Snakes, lizards, and a moving street await you on the 1st level of our zoo!
We begin our tour at the giant snakes. This group, also known as constrictors (non-venomous! – all boa and python species), also includes the longest snakes in the world: the reticulated python, which is native to Asia, and the South American anaconda, a boa. However, the anaconda can become almost twice as heavy as the reticulated python! We can also see albino tiger pythons, which have an especially light coloration due to a pigment disorder.
The tour continues with the elapid/venomous snakes: In contrast to adders, which have no venom glands and no venomous fangs (rough grass snake, king snake), these snakes are, as the name suggests, venomous snakes. Cobras are probably the most famous representatives of this group. They all have two hollow fangs in the front part of the upper jaw. However, these are rigid and cannot be retracted.
You can also see death adders and inland taipans in this section: both animals are native to Australia. The inland taipan is the world’s most venomous snake! Mambas are also venomous snakes, but their fangs are not rigid like those of the other members of this group. However, they can be extended or retracted. There are four different species, all of which are native to southern or central Africa; they are among the most venomous and, above all, fastest snakes.
All vipers are also venomous. Their fangs, however, can be folded back in contrast to the venomous snakes. Thus, it is possible for these snakes to develop extremely large fangs. Our native sand vipers and adders also belong to this group. A special viper has been on display at the house since 2021: the South American bushmaster! This impressive snake from South America is the longest viper in the world with a length of up to 3 meters. At the same time, it is the largest venomous snake on the American continent and, with three to four kilograms, one of the heaviest. However, the shy animal lives so secluded in the impenetrable forests of its tropical homeland that hardly anyone ever sees it.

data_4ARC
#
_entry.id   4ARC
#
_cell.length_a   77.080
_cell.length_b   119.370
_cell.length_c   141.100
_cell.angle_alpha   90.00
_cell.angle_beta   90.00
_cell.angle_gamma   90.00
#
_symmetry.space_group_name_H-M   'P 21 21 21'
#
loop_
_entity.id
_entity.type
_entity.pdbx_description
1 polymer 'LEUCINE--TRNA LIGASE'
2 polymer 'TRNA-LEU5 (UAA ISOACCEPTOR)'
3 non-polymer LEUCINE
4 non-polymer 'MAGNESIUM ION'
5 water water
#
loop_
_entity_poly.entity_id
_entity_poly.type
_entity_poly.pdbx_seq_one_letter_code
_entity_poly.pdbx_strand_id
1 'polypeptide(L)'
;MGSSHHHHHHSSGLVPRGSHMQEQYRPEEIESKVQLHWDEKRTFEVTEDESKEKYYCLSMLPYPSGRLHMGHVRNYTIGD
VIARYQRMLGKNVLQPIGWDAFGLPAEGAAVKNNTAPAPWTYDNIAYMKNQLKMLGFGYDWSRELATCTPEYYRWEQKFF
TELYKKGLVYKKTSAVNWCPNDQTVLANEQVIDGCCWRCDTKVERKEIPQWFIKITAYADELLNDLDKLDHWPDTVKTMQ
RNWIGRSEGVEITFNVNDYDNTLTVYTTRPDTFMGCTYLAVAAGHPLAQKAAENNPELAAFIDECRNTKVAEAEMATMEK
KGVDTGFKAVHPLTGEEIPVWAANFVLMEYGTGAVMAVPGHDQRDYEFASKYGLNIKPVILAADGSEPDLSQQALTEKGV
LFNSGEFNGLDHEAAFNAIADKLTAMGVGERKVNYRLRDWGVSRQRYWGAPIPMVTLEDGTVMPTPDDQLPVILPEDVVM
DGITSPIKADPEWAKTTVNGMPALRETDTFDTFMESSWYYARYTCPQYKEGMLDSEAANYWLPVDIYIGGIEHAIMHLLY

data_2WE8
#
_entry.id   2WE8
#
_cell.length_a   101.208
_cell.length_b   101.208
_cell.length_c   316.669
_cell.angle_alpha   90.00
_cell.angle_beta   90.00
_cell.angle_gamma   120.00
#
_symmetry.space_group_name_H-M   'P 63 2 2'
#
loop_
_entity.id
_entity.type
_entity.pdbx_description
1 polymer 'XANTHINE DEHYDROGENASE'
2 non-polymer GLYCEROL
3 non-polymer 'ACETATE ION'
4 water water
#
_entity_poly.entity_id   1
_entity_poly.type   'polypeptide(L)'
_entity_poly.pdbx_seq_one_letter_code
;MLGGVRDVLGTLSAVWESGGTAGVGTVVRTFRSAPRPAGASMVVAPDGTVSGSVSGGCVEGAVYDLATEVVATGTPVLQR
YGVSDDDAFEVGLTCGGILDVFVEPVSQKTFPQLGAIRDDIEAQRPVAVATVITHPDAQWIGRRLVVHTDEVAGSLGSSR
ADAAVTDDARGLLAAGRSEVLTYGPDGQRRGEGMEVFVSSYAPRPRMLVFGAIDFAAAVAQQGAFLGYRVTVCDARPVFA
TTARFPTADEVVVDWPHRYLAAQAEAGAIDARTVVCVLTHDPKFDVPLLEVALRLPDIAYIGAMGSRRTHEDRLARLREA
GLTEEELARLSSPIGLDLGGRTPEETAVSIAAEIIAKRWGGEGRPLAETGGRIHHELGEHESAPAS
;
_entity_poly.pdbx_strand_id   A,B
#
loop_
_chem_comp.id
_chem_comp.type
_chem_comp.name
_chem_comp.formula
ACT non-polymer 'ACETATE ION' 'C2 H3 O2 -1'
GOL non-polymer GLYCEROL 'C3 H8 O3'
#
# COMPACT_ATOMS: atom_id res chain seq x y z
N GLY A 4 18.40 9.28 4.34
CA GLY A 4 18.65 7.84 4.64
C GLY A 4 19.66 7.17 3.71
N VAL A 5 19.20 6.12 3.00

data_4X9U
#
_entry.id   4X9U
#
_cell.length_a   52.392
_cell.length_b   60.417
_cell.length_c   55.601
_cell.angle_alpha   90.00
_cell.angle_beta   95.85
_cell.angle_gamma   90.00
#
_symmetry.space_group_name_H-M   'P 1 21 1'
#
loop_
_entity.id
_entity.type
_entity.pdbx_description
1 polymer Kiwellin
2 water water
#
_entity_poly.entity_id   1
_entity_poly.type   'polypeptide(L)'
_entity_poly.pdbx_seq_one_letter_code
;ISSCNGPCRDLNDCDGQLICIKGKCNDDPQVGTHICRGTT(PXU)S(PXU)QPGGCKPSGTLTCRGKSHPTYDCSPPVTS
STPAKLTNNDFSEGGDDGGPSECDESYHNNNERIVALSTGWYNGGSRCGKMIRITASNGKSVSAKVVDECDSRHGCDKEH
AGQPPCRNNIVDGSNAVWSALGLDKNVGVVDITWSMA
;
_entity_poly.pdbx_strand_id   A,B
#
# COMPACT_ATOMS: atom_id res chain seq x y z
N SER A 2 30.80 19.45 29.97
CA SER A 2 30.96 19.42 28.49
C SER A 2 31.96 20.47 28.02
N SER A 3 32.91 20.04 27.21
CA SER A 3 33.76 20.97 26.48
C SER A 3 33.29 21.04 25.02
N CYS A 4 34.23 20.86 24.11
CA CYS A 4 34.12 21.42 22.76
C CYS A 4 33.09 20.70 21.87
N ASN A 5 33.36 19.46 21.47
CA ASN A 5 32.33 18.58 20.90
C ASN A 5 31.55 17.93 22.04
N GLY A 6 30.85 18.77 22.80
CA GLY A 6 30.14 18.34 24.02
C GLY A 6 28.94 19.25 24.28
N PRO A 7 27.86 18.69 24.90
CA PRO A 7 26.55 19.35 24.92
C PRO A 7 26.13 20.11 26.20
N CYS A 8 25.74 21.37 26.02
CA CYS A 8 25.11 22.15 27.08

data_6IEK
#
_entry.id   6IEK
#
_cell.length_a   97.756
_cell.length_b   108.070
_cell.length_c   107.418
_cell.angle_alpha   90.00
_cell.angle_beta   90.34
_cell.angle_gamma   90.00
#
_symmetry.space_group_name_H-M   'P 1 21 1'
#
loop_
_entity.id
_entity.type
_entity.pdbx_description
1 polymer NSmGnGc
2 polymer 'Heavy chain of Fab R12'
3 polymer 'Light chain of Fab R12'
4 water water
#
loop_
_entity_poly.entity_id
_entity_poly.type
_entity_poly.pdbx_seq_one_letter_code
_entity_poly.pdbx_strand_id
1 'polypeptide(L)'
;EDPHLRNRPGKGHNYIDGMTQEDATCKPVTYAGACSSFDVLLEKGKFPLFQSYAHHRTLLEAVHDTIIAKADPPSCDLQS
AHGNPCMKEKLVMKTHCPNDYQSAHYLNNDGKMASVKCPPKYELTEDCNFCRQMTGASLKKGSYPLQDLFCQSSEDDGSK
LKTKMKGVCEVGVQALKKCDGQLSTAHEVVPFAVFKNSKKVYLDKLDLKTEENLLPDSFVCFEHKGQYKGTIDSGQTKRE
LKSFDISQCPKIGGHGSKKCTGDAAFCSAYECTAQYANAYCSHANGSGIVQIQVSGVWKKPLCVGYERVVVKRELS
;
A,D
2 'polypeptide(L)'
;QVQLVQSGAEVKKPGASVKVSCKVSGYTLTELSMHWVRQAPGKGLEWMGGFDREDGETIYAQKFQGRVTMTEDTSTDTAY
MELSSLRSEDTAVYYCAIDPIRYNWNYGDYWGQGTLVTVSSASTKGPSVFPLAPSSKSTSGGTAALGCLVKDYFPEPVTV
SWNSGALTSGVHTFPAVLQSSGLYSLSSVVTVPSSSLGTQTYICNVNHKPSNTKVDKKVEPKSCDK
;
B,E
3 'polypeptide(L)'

All representatives of the pit vipers are also venomous and, like the vipers, have collapsible fangs. In addition, the pit vipers have developed a sensory organ that also gives them their name: the pit organ. These are heat receptors, with which these snakes can distinguish temperature differences of three thousandths of a Celsius degree between the right and left sensory pits. These infrared eyes are used to detect warm-blooded prey at night. Taylor’s Moccasin and Uracoan rattlesnakes, for example, belong to this group.
Among the snakes you will also find the African bullfrog, the marsupial frog, the emperor scorpion and 2 species of tarantulas – as well as our crocodile tejus! The inhabitants of tropical rainforests in northeastern South America prefer to stay in trees, but with a bit of luck you can also watch them swim.
But that was not all! Also on the 1st floor: spotted monitor lizards and rhinoceros iguanas. Originally, these animals called the tropics of Australia their home. A special feature of the coloured monitor is a rarely occurring colour mutation, the so-called “Bell’s phase”. Instead of the usual many pale-yellow spots, these animals have a broad yellow banding on the dark basic body colour. We are particularly pleased that we are one of the few zoos that can show our visitors this rare variant of the colourful monitor lizard. Rhinoceros iguanas are peaceful herbivores that are critically endangered in their native Hispaniola. Like all iguanas, they are equipped with powerful claws and teeth. They live in dry, rocky areas, steppes, and light forests, move mainly on the ground, but also climb trees from time to time.
Finally: probably the longest ant trail in the world with a total length of approx. 70 m begins on level 1. It extends over two floors and can also be seen in the Krokipark (level 2) – a unique experience to watch the hard-working animals!